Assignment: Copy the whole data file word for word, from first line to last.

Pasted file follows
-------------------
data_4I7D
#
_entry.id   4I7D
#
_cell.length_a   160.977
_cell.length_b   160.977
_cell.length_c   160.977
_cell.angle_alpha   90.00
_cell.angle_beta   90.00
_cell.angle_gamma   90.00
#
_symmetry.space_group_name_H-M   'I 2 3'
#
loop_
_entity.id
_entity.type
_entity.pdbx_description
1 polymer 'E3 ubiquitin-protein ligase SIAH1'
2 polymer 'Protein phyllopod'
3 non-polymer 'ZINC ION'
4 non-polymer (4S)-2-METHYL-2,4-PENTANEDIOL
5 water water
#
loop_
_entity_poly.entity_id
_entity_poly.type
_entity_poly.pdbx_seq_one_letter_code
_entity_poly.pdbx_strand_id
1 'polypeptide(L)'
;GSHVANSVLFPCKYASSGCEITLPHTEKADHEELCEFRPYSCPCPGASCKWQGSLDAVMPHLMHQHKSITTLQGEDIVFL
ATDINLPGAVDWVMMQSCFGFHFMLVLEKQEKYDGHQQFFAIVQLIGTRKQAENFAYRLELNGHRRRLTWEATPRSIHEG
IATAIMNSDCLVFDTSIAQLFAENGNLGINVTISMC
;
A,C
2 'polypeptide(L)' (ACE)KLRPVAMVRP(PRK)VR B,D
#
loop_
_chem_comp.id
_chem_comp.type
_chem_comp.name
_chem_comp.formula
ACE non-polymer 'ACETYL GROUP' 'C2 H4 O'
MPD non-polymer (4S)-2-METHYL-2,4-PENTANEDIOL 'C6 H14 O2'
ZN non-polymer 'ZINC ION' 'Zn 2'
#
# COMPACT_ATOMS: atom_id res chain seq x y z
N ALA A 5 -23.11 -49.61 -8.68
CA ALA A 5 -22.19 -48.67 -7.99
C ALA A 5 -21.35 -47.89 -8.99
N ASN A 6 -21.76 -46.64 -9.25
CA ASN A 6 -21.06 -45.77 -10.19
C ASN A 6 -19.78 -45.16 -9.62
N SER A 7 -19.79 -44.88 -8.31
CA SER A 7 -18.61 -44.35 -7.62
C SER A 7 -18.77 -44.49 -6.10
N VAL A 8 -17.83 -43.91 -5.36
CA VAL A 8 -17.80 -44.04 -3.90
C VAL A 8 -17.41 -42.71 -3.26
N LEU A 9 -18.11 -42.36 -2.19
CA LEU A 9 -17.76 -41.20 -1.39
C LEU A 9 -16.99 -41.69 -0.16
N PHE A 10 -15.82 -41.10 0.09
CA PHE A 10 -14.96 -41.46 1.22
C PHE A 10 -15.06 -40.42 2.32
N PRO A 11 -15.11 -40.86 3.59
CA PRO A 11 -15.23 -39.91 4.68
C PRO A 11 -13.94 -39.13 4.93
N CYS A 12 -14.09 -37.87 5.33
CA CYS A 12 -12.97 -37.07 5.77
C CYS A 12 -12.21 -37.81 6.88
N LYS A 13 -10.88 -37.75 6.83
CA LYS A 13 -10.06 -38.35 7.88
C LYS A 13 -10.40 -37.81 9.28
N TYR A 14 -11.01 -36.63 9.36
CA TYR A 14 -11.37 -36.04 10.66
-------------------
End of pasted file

data_4I7D
#
_entry.id   4I7D
#
_cell.length_a   160.977
_cell.length_b   160.977
_cell.length_c   160.977
_cell.angle_alpha   90.00
_cell.angle_beta   90.00
_cell.angle_gamma   90.00
#
_symmetry.space_group_name_H-M   'I 2 3'
#
loop_
_entity.id
_entity.type
_entity.pdbx_description
1 polymer 'E3 ubiquitin-protein ligase SIAH1'
2 polymer 'Protein phyllopod'
3 non-polymer 'ZINC ION'
4 non-polymer (4S)-2-METHYL-2,4-PENTANEDIOL
5 water water
#
loop_
_entity_poly.entity_id
_entity_poly.type
_entity_poly.pdbx_seq_one_letter_code
_entity_poly.pdbx_strand_id
1 'polypeptide(L)'
;GSHVANSVLFPCKYASSGCEITLPHTEKADHEELCEFRPYSCPCPGASCKWQGSLDAVMPHLMHQHKSITTLQGEDIVFL
ATDINLPGAVDWVMMQSCFGFHFMLVLEKQEKYDGHQQFFAIVQLIGTRKQAENFAYRLELNGHRRRLTWEATPRSIHEG
IATAIMNSDCLVFDTSIAQLFAENGNLGINVTISMC
;
A,C
2 'polypeptide(L)' (ACE)KLRPVAMVRP(PRK)VR B,D
#
loop_
_chem_comp.id
_chem_comp.type
_chem_comp.name
_chem_comp.formula
ACE non-polymer 'ACETYL GROUP' 'C2 H4 O'
MPD non-polymer (4S)-2-METHYL-2,4-PENTANEDIOL 'C6 H14 O2'
ZN non-polymer 'ZINC ION' 'Zn 2'
#
# COMPACT_ATOMS: atom_id res chain seq x y z
N ALA A 5 -23.11 -49.61 -8.68
CA ALA A 5 -22.19 -48.67 -7.99
C ALA A 5 -21.35 -47.89 -8.99
N ASN A 6 -21.76 -46.64 -9.25
CA ASN A 6 -21.06 -45.77 -10.19
C ASN A 6 -19.78 -45.16 -9.62
N SER A 7 -19.79 -44.88 -8.31
CA SER A 7 -18.61 -44.35 -7.62
C SER A 7 -18.77 -44.49 -6.10
N VAL A 8 -17.83 -43.91 -5.36
CA VAL A 8 -17.80 -44.04 -3.90
C VAL A 8 -17.41 -42.71 -3.26
N LEU A 9 -18.11 -42.36 -2.19
CA LEU A 9 -17.76 -41.20 -1.39
C LEU A 9 -16.99 -41.69 -0.16
N PHE A 10 -15.82 -41.10 0.09
CA PHE A 10 -14.96 -41.46 1.22
C PHE A 10 -15.06 -40.42 2.32
N PRO A 11 -15.11 -40.86 3.59
CA PRO A 11 -15.23 -39.91 4.68
C PRO A 11 -13.94 -39.13 4.93
N CYS A 12 -14.09 -37.87 5.33
CA CYS A 12 -12.97 -37.07 5.77
C CYS A 12 -12.21 -37.81 6.88
N LYS A 13 -10.88 -37.75 6.83
CA LYS A 13 -10.06 -38.35 7.88
C LYS A 13 -10.40 -37.81 9.28
N TYR A 14 -11.01 -36.63 9.36
CA TYR A 14 -11.37 -36.04 10.66